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A legislature is a deliberative assembly with the authority to make laws for a political entity such as a country or city. Legislatures form important parts of most governments; in the separation of powers model, they are often contrasted with the executive and judicial branches of government.

Laws enacted by legislatures are usually known as primary legislation. In addition, legislatures may observe and steer governing actions, with authority to amend the budget involved.

The members of a legislature are called legislators. In a democracy, legislators are most commonly popularly elected, although indirect election and appointment by the executive are also used, particularly for bicameral legislatures featuring an upper chamber.

The Australian Senate, its upper house

Tricameral legislatures are rare; the Massachusetts Governor's Council still exists, but the most

Tricameral legislatures are rare; the Massachusetts Governor's Council still exists, but the most recent national example existed in the waning years of White-minority rule in South Africa. Tetracameral legislatures no longer exist, but they were previously used in Scandinavia.

Size

Legislatures vary widely in their size. Among national legislatures, China's National People's Congress is the largest with 2,980 members,[8] while Vat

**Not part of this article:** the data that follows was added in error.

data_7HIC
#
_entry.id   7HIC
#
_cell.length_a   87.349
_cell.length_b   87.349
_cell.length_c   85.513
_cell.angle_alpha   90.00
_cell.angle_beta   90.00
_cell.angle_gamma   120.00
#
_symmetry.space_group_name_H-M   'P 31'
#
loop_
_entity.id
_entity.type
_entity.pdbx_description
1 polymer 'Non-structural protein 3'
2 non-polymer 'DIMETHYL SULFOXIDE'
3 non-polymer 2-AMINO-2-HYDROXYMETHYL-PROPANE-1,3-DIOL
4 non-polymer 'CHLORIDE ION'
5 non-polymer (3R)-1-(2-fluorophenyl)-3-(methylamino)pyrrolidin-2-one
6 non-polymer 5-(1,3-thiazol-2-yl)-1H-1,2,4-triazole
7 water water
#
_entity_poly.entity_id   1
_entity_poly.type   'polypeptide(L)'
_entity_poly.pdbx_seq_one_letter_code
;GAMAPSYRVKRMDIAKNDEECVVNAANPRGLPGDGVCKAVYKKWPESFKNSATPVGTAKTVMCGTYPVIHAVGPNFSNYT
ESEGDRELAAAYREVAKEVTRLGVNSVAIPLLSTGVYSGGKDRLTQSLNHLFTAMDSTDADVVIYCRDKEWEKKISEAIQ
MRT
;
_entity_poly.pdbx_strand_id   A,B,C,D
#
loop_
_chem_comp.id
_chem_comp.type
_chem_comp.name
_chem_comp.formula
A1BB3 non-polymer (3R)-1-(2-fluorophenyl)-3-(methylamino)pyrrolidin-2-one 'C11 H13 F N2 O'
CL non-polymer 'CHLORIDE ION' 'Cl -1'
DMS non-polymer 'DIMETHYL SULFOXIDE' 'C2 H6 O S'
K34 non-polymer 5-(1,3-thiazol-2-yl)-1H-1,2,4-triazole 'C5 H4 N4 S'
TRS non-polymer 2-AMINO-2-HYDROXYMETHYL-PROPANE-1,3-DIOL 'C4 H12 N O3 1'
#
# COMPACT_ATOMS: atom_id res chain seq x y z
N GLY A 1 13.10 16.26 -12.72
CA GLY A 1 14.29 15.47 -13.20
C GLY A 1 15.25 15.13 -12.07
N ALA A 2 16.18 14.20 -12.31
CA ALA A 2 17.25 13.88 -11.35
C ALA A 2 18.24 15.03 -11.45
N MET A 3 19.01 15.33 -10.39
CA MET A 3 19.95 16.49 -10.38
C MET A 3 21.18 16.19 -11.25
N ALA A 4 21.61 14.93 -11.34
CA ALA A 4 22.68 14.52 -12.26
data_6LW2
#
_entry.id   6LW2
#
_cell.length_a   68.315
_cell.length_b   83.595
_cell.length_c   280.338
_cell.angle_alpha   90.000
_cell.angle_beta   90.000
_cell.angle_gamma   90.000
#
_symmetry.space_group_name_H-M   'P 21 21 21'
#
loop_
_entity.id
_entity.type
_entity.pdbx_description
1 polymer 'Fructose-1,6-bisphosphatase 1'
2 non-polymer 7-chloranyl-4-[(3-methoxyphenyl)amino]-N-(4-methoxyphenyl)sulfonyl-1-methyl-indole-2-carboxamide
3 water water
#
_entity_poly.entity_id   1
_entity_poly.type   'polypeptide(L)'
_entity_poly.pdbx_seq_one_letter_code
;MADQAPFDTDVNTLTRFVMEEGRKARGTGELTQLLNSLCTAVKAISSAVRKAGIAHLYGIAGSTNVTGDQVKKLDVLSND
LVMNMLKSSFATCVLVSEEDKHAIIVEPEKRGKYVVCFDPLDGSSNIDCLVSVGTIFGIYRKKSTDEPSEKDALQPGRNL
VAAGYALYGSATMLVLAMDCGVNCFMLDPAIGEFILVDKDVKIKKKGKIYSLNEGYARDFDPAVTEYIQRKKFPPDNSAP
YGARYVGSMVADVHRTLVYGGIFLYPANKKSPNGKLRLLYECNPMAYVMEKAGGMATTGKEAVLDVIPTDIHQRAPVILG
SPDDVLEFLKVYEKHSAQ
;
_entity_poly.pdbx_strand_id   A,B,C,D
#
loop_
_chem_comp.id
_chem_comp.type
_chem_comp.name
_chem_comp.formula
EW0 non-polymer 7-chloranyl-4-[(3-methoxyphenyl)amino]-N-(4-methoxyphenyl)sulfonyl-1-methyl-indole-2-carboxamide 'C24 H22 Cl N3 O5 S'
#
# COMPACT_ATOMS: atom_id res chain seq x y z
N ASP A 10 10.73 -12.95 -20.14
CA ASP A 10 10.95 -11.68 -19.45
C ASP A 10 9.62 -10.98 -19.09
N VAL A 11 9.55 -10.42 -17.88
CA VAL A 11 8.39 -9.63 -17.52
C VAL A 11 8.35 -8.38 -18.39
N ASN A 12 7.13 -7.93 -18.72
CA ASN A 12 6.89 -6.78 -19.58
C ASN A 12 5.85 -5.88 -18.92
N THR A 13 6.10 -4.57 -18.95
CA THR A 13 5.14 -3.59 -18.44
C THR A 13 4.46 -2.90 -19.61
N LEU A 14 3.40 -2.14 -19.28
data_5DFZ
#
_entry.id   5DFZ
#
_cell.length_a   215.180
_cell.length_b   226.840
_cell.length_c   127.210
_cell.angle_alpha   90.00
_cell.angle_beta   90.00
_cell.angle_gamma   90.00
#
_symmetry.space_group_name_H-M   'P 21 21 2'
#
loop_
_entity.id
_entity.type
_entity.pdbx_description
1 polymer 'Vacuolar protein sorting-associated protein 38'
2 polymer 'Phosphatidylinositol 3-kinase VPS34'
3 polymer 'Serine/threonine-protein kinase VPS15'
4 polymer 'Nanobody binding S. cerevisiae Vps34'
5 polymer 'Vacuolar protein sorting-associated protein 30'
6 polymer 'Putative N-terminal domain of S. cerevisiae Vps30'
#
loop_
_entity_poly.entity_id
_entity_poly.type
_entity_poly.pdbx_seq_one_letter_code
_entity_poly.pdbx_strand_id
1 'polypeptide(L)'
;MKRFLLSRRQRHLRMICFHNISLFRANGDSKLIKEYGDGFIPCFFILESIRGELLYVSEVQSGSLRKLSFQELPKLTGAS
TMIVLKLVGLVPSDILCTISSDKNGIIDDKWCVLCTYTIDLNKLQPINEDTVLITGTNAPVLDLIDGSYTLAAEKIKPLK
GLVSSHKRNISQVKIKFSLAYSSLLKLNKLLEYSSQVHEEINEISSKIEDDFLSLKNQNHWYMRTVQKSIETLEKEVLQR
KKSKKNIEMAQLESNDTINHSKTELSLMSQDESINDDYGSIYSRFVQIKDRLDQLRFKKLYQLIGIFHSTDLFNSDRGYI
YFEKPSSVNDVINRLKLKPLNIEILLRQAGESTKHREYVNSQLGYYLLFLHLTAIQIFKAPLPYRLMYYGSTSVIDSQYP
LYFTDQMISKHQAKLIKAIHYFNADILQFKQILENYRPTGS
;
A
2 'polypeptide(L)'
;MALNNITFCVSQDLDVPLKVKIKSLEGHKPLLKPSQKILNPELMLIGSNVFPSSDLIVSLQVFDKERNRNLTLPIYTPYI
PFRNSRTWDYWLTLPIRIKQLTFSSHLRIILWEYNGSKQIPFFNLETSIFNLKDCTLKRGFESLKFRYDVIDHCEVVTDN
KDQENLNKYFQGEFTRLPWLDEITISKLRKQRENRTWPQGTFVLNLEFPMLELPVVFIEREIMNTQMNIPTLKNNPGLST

Legislatures vary widely in their size. Among national legislatures, China's National People's Congress is the largest with 2,980 members,[8] while Vatican City's Pontifical Commission is the smallest with 7.[9] Neither legislature is democratically elected: The Pontifical Commission members are appointed by the Pope and the National People's Congress is indirectly elected within the context of a one-party state.[8][10]

Legislature size is a trade off between efficiency and representation; the smaller the legislature, the more efficiently it can operate, but the larger the legislature, the better it can represent the political diversity of its constituents. Comparative analysis of national legislatures

Legislature size is a trade off between efficiency and representation; the smaller the legislature, the more efficiently it can operate, but the larger the legislature, the better it can represent the political diversity of its constituents. Comparative analysis of national legislatures has found that size of a country's lower house tends to be proportional to the cube root of its population; that is, the size of the lower house tends to increase along with population, but much more slowly.[11]